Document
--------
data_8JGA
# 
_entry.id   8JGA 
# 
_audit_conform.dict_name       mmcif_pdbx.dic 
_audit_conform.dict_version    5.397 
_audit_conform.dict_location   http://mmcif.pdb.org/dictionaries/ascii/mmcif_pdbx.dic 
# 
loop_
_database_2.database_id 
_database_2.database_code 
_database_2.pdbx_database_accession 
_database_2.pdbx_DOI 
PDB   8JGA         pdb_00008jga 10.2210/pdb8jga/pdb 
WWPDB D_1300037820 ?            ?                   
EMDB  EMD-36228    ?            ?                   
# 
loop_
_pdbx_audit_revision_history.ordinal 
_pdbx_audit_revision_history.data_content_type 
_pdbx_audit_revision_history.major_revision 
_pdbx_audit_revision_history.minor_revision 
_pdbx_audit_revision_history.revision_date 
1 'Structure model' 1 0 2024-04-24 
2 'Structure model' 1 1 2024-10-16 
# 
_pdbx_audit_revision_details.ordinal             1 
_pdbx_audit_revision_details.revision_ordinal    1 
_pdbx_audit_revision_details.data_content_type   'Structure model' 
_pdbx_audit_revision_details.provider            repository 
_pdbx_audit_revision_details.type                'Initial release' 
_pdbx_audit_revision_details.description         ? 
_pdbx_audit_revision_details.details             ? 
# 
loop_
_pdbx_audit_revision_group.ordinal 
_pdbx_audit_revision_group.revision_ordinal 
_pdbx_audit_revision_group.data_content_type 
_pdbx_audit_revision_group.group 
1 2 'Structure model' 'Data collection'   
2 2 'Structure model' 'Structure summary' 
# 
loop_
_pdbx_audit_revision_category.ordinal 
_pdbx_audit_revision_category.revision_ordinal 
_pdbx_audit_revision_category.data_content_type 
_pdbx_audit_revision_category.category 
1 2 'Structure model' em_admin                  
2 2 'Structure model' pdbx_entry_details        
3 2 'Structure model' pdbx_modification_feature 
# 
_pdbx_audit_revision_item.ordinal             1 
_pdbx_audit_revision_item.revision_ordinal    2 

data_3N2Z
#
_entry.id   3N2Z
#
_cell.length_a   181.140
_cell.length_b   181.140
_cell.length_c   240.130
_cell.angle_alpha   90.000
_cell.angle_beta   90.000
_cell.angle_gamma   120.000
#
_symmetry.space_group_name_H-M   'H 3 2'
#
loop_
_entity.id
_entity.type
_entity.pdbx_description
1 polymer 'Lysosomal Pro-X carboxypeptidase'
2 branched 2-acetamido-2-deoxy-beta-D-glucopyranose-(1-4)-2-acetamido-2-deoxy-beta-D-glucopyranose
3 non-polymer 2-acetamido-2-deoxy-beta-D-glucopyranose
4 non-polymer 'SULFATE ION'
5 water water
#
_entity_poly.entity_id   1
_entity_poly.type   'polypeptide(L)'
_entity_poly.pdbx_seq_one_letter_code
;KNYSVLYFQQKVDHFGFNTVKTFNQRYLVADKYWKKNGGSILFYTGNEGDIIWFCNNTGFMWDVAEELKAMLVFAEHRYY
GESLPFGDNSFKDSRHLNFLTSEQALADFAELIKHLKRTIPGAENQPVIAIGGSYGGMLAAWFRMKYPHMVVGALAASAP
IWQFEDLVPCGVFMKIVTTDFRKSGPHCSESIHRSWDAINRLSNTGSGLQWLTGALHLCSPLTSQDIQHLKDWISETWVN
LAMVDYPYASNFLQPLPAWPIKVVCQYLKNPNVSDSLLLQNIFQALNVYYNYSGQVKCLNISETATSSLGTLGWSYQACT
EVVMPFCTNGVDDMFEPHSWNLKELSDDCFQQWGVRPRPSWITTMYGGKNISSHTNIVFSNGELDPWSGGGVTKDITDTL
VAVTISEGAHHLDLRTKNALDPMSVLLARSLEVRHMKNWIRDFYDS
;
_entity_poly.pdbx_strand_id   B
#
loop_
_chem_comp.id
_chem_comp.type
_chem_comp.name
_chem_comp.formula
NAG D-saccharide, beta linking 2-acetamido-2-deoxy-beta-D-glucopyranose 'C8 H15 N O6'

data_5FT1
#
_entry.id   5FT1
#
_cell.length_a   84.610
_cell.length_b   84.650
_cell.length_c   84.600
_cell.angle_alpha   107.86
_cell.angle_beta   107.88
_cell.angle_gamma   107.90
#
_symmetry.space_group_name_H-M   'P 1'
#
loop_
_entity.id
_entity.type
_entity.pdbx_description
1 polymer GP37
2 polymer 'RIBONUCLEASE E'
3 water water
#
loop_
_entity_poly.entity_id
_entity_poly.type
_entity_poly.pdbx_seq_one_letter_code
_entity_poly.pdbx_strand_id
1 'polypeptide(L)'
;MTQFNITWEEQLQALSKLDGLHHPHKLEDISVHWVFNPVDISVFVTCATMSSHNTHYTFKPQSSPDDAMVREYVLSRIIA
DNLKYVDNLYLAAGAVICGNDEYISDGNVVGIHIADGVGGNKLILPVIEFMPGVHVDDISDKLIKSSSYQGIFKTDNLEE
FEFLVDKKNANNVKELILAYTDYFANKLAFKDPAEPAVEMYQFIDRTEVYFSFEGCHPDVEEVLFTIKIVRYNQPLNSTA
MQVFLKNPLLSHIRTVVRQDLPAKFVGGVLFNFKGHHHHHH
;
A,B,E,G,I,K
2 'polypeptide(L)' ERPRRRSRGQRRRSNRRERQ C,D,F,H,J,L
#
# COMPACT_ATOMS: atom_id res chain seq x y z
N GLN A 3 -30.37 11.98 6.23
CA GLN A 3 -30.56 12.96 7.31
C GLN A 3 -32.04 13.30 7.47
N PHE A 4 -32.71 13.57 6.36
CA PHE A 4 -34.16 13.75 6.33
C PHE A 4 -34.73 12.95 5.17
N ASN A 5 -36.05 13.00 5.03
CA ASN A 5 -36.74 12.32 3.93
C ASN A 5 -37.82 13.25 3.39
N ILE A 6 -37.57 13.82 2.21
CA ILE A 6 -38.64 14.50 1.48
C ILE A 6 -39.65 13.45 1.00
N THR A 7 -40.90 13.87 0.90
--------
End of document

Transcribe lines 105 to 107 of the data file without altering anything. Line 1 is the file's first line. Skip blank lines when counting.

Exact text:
#
_symmetry.space_group_name_H-M   'P 1'
#